What indies tend to do is set the retail price of their books to match the Amazon SELLING price of books in their genre. Don't...do...this. Look at the retail prices of the books instead. THAT should be your baseline. You want to set your retail price to match the normal retail pricing for your genre. For example, typical trade paperbacks have a retail price of between $12.99-$16.99, depending on how long they are.

Second, don't bother trying to mimic smaller formats with POD. The mass market paperback size is not cost effective in POD. To understand why, you need to understand the role that size played in print traditionally. Go LOOK at an actual mass market size book compared to a trade paperback or a hardcover. You'll notice two things. One: the covers tend to be index stock, not heavy card stock. Two: the paper tends to be thinning and more like newsprint. Until the rise of ebooks, mass market paperbacks filled the role of ebooks in the marketplace as the "low cost" alternative.

POD services use the same materials for mass market sizes as they do trade sizes, which means you are simply increasing your manufacturing cost for no real benefit. Stick with the trade paperback formats.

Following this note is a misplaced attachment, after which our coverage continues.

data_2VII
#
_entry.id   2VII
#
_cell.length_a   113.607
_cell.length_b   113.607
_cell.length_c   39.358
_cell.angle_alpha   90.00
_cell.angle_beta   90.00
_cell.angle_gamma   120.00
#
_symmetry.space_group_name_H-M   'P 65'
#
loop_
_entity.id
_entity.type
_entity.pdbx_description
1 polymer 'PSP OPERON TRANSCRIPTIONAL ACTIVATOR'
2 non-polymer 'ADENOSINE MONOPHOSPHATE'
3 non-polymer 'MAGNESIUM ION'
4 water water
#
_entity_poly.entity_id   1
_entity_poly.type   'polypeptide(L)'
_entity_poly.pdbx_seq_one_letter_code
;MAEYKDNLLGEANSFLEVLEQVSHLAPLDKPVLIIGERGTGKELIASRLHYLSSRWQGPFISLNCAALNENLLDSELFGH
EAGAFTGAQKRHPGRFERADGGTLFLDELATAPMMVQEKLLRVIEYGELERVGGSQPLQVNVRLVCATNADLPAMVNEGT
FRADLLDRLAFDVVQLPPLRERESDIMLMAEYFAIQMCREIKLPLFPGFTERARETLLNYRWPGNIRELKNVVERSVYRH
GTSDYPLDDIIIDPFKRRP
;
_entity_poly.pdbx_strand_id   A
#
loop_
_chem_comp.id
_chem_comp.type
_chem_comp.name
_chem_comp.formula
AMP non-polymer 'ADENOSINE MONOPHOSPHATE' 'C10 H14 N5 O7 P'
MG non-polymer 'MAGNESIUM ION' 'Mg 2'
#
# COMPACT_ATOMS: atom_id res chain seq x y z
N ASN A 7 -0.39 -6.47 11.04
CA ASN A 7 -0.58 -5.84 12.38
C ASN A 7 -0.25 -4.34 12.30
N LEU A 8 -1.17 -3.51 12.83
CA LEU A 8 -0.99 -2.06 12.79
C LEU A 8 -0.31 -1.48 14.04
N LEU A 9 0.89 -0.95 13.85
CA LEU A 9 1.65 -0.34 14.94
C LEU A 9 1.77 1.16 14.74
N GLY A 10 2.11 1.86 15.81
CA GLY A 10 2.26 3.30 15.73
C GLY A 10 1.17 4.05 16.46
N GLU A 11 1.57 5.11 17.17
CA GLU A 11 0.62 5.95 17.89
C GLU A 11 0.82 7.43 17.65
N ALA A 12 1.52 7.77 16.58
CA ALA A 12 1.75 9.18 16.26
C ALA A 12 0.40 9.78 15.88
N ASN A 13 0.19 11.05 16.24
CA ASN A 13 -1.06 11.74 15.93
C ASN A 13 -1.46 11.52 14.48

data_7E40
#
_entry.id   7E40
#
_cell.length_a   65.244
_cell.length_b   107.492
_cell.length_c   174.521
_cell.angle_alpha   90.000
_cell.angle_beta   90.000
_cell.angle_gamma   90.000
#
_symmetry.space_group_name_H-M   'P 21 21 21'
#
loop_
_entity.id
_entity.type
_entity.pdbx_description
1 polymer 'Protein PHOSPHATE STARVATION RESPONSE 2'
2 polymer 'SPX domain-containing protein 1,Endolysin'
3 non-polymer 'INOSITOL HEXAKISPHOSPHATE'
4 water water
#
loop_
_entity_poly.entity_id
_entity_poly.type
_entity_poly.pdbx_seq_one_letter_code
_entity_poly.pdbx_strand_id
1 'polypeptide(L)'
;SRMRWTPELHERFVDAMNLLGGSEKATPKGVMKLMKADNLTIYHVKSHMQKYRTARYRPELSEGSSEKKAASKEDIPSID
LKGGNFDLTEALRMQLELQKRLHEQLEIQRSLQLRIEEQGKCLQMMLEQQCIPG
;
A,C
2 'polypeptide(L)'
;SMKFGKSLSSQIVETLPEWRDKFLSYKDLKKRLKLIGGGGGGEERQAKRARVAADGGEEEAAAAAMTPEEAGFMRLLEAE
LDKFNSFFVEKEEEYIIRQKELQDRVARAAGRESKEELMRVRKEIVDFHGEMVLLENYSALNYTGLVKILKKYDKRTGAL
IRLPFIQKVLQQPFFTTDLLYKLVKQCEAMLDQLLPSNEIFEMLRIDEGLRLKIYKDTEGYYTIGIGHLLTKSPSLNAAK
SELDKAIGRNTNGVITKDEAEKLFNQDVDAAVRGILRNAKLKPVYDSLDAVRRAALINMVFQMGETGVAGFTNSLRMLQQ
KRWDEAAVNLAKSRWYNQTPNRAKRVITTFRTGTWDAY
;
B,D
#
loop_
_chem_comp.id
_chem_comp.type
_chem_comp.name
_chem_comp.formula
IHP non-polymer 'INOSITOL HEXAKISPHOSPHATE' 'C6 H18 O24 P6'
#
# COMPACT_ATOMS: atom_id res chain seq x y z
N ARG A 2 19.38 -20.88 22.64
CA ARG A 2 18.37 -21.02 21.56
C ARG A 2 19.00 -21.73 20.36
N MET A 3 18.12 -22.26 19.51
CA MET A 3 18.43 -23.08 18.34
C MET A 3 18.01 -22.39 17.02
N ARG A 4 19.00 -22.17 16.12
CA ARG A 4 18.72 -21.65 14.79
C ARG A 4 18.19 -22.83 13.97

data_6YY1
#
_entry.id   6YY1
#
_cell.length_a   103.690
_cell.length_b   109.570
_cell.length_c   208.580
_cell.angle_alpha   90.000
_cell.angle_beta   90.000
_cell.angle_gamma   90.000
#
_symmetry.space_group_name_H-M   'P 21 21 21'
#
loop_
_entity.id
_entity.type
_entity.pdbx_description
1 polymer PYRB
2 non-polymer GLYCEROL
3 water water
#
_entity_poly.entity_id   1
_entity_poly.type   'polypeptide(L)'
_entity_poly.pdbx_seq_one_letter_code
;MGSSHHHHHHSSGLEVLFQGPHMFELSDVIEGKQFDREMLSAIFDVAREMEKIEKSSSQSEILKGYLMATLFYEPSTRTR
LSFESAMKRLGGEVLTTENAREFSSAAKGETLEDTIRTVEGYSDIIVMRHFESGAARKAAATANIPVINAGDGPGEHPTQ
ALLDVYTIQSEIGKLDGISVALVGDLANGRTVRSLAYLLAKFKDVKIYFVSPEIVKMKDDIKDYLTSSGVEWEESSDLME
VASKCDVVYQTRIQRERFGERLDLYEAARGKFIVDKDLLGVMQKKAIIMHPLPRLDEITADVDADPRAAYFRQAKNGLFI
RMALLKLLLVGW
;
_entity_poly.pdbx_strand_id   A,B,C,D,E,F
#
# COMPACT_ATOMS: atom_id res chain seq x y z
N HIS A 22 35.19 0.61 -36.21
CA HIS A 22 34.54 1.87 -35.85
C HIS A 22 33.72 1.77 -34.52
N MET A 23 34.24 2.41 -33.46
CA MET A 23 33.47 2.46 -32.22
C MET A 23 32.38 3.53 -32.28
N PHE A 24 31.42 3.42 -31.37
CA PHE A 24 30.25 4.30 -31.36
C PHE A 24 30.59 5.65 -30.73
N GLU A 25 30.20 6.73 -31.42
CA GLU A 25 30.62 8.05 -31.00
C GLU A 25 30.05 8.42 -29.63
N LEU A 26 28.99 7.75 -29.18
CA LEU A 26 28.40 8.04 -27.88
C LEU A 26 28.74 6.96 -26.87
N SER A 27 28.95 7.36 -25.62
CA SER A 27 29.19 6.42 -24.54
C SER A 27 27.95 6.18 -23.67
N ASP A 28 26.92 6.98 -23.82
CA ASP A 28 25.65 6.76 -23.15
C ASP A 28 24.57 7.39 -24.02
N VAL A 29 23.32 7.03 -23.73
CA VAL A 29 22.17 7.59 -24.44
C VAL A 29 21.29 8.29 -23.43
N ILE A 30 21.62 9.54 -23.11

Third, on the matter of price and sales. If you price your book correctly, retailers will place it on sale for you. And unlike digital, when a retailer puts a print book on sale, that comes out of their profits, not yours.

Retailers will determine whether to put a book on sale (either individually or including in store-wide promos) based on their profit margin. The profit margin is the difference between the final sale price compared to the cost to purchase the book + its markup. ALL RETAILERS add a markup to the wholesale cost to cover their overhead (rents, utilities, wages, etc). For the sake of discussion, we will set that overhead at $1 per book. We'll assume a standard trade paperback at 200 pages through Createspace as the book. We will also assume a 30% discount to the retailer.